Tens of thousands of women could still be underpaid state pension

People need to check their pensions are correct says Steve Webb

We use your sign-up to provide content in ways you’ve consented to and to improve our understanding of you. This may include adverts from us and 3rd parties based on our understanding. You can unsubscribe at any time. More info

The National Audit Office recently criticised the DWP after it was discovered that 134,000 people had been paid the wrong amount of state pension for years, due to decades of maladministration which has mainly impacted women. It now appears that even more people have been paid the incorrect amount of state pension, with women once again the primary victims.

Those affected are being tracked down by the department as of writing, and will pay them back the amount of money they are due as a result of the error.

On average, people who were impacted by the DWP’s mistake could get £8,900 back, as well as receiving a boosted pension for the remainder of their life.

But the scandal has not stopped there, as the National Audit Office has now revealed there are three other groups of retirees who are not being paid enough state pension, but who the DWP is not looking for.

Some older married women, divorced women, and people over the age of 80 could have been impacted and therefore missed out on the pension they were entitled to. This only applies to the old state pension, i.e., the one paid to claimants before April 6, 2016.

Anyone affected must put in a claim in order to get their missing pension, as the DWP has said it has no responsibility for the underpayment, as they say no error was made and that people should have claimed at the right time.

When the old state pension was drawn up, it was common for women to work part-time after getting married, or give up work altogether. Those who did work were encouraged to pay reduced National Insurance contributions, which subsequently did not earn them any state pension.

That meant that many women ended up with no entitlement whatsoever, but they became eligible for a pension of roughly 60 percent of the full pension after their husband reached 65, based on his NI contributions.

However, some married women had actually paid some full National Insurance contributions, before they got married for example, and were therefore entitled to their own once they reached the age of 60.

Free bus pass and free prescriptions could be affected due to state pension age changes [INSIGHT]
Government to scrap free NHS prescriptions for over 60s – Three things you MUST do now [WARNING]
Winter Fuel Payment dates for 2021 as bills soar in fuel crisis [ALERT]

If that amount of pension was smaller than a married woman’s pension then it should have been topped up to the 60 percent rate.

However, if one’s husband was born before March 17, 1943, and therefore became 65 before May 17, 2008, this additional amount of pension was not automatically paid. Women had to claim it themselves, and it has been estimated that tens of thousands of women never did.

Fortunately, this additional state pension can still be claimed now, if one meets certain criteria. Married women who were born on May 16, 1948, or earlier, whose husband was born on May 16, 1943, or earlier and whose state pension is less than £82.45 a week can claim now.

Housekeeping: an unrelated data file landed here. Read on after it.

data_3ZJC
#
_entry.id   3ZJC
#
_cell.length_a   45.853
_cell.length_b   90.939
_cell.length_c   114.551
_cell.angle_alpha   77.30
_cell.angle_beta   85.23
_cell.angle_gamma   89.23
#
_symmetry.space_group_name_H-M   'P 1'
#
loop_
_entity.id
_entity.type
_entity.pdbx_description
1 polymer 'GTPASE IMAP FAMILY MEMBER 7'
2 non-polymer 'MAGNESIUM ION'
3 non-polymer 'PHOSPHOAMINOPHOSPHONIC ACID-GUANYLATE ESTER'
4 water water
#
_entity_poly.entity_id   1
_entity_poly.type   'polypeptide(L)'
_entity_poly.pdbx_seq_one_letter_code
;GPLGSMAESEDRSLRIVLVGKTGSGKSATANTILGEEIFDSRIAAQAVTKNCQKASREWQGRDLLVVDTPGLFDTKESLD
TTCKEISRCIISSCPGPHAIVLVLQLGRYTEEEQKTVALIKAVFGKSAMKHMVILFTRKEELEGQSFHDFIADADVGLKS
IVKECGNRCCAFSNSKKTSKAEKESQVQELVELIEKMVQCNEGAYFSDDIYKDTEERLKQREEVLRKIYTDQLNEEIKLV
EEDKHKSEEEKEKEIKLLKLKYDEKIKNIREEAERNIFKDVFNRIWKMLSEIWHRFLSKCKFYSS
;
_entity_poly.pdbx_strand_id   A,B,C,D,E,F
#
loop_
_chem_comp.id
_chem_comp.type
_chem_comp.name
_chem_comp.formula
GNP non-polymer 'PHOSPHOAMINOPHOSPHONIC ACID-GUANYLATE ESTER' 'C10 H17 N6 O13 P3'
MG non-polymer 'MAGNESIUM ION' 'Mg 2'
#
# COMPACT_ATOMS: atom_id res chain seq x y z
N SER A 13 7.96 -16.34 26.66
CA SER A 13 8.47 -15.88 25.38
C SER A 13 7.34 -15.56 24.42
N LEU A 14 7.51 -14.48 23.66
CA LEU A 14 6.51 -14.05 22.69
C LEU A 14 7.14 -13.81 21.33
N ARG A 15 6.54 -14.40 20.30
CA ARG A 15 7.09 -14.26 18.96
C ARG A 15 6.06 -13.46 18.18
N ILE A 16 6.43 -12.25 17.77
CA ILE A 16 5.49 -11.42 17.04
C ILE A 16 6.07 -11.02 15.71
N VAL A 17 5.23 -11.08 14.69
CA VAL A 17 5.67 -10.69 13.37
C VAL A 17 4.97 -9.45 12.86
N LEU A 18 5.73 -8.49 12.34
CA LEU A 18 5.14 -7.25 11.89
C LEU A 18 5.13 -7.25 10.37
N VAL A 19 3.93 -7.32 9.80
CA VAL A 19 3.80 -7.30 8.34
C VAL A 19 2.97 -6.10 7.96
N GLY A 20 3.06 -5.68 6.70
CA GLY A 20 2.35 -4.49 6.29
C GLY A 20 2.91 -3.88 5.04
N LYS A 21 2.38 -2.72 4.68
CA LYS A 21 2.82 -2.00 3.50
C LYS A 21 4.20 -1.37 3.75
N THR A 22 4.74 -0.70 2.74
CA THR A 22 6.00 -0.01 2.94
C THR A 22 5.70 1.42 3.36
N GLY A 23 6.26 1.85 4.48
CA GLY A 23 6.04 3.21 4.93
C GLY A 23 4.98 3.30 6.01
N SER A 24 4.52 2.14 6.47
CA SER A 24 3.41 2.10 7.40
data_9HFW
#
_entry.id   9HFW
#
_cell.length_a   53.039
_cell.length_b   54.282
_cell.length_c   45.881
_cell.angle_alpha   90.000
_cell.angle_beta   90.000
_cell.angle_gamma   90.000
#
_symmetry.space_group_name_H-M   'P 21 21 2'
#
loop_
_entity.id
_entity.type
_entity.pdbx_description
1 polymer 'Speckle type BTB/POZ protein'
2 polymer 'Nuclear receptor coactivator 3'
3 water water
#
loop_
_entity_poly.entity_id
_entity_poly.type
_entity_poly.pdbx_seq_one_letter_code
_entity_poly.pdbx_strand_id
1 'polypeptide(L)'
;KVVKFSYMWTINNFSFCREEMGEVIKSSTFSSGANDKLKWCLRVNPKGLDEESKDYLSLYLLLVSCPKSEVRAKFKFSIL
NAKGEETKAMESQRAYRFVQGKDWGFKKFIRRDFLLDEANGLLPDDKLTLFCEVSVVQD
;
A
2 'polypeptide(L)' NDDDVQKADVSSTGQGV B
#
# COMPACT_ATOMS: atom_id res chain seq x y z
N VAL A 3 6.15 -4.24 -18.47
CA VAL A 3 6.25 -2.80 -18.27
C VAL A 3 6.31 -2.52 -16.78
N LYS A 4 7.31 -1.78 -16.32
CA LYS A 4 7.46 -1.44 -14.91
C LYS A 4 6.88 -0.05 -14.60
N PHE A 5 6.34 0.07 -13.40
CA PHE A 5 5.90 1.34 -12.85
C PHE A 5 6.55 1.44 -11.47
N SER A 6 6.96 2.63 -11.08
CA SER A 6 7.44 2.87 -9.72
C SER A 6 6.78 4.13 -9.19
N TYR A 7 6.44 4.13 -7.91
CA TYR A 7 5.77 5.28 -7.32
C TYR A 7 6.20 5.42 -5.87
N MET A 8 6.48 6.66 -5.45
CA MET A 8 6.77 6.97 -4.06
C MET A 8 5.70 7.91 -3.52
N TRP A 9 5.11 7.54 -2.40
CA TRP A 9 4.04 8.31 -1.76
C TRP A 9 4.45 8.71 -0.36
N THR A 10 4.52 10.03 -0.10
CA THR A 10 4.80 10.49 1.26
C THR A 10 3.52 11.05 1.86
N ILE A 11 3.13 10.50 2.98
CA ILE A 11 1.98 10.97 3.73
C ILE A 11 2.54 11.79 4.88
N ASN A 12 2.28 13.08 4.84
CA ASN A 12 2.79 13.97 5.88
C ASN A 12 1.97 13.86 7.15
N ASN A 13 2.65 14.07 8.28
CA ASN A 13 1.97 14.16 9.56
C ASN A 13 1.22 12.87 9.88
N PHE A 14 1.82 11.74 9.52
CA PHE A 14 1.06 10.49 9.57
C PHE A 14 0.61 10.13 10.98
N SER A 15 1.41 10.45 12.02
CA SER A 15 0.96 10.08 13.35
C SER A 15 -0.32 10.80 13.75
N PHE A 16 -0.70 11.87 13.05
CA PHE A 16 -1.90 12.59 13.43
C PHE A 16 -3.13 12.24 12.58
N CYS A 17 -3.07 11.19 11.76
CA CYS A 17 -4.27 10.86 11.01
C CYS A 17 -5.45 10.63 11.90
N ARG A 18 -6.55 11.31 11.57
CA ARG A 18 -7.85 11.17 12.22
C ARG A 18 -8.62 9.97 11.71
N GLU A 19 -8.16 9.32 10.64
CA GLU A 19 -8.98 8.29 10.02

For women who were born after May 16, 1948, or have a husband who was born after May 16, 1943, do not need to claim, as the DWP should track them down before the end of the year 2025.

Women who were once married but have since divorced can also claim under these circumstances. A divorced woman is able to use her ex-husband’s NI record for all the years before their marriage ended instead of her own, if she discovers that would give her a better pension.

Anyone who remarried before state pension age will have lost that right, but women who remarried after reaching state pension age can still take advantage of this.

However, this additional pension is not given automatically. One must request it either when claiming their state pension, or when getting divorced for women over the state pension age. This rule applies equally to divorced men as well as ex-civil partners.

The full criteria to be able to claim additional pension as a divorced person is that they must not have remarried before reaching state pension age and their current basic state pension must be less than £137.60 per week.

Claimants may be able to get their state pension topped up to a level of £137.60 a week, but some people may get a lower amount if the total of their contributions and your ex’s contributions add up to less than is needed for a full pension.

The DWP is also trying to identify people who are over the age of 80 and receive a state pension of less than £82.45 a week as they wish top up their pension to that amount. However, people who get no state pension at all will be missed out by this search.

People who are over 80 and receive no state pension can still claim the over-80s state pension, which is £82.45 per week. People who lived in the UK when they turned 80 can apply, even if they have since moved abroad.

People looking to claim can do so by calling the Pension Service on 0800 731 0469.

A DWP spokesperson said: “Married women whose husbands became entitled to a State Pension after them, but before 17 March 2008, are required by law to make a claim for an uplift in Category BL State Pension. The law limits the backdating for this group to a period of 12 months – this is a long-standing element of social security law.”

Source: Read Full Article